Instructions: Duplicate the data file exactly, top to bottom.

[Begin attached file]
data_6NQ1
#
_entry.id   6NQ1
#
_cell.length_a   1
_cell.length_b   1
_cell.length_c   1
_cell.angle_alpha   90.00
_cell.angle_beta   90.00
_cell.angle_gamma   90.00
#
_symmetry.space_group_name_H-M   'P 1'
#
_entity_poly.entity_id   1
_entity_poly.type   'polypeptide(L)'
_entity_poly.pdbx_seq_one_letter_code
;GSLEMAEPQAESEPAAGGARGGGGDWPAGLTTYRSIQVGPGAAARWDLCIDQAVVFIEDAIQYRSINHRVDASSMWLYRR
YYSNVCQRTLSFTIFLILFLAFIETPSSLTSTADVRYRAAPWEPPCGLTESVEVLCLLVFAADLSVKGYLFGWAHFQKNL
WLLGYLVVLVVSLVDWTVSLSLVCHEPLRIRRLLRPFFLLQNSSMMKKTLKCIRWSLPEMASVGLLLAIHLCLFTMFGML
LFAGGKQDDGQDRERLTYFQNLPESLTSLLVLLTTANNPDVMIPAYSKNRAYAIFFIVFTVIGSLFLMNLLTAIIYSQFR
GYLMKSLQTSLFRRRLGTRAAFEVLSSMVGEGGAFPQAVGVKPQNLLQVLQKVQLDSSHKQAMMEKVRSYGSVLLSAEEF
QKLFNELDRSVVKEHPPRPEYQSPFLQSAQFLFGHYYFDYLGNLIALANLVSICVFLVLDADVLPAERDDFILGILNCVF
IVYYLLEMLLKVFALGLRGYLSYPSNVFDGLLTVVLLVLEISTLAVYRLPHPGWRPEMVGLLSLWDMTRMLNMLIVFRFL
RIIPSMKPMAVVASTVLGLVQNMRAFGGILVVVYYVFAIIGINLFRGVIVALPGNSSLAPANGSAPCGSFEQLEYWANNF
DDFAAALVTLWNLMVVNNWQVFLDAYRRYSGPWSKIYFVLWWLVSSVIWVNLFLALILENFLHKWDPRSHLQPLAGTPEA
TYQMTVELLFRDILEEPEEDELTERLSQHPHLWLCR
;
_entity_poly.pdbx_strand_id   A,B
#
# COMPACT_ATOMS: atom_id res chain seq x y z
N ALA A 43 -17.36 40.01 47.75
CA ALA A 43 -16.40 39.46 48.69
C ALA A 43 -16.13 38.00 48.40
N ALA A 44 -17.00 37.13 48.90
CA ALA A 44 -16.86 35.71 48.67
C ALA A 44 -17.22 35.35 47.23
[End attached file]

data_6NQ1
#
_entry.id   6NQ1
#
_cell.length_a   1
_cell.length_b   1
_cell.length_c   1
_cell.angle_alpha   90.00
_cell.angle_beta   90.00
_cell.angle_gamma   90.00
#
_symmetry.space_group_name_H-M   'P 1'
#
_entity_poly.entity_id   1
_entity_poly.type   'polypeptide(L)'
_entity_poly.pdbx_seq_one_letter_code
;GSLEMAEPQAESEPAAGGARGGGGDWPAGLTTYRSIQVGPGAAARWDLCIDQAVVFIEDAIQYRSINHRVDASSMWLYRR
YYSNVCQRTLSFTIFLILFLAFIETPSSLTSTADVRYRAAPWEPPCGLTESVEVLCLLVFAADLSVKGYLFGWAHFQKNL
WLLGYLVVLVVSLVDWTVSLSLVCHEPLRIRRLLRPFFLLQNSSMMKKTLKCIRWSLPEMASVGLLLAIHLCLFTMFGML
LFAGGKQDDGQDRERLTYFQNLPESLTSLLVLLTTANNPDVMIPAYSKNRAYAIFFIVFTVIGSLFLMNLLTAIIYSQFR
GYLMKSLQTSLFRRRLGTRAAFEVLSSMVGEGGAFPQAVGVKPQNLLQVLQKVQLDSSHKQAMMEKVRSYGSVLLSAEEF
QKLFNELDRSVVKEHPPRPEYQSPFLQSAQFLFGHYYFDYLGNLIALANLVSICVFLVLDADVLPAERDDFILGILNCVF
IVYYLLEMLLKVFALGLRGYLSYPSNVFDGLLTVVLLVLEISTLAVYRLPHPGWRPEMVGLLSLWDMTRMLNMLIVFRFL
RIIPSMKPMAVVASTVLGLVQNMRAFGGILVVVYYVFAIIGINLFRGVIVALPGNSSLAPANGSAPCGSFEQLEYWANNF
DDFAAALVTLWNLMVVNNWQVFLDAYRRYSGPWSKIYFVLWWLVSSVIWVNLFLALILENFLHKWDPRSHLQPLAGTPEA
TYQMTVELLFRDILEEPEEDELTERLSQHPHLWLCR
;
_entity_poly.pdbx_strand_id   A,B
#
# COMPACT_ATOMS: atom_id res chain seq x y z
N ALA A 43 -17.36 40.01 47.75
CA ALA A 43 -16.40 39.46 48.69
C ALA A 43 -16.13 38.00 48.40
N ALA A 44 -17.00 37.13 48.90
CA ALA A 44 -16.86 35.71 48.67
C ALA A 44 -17.22 35.35 47.23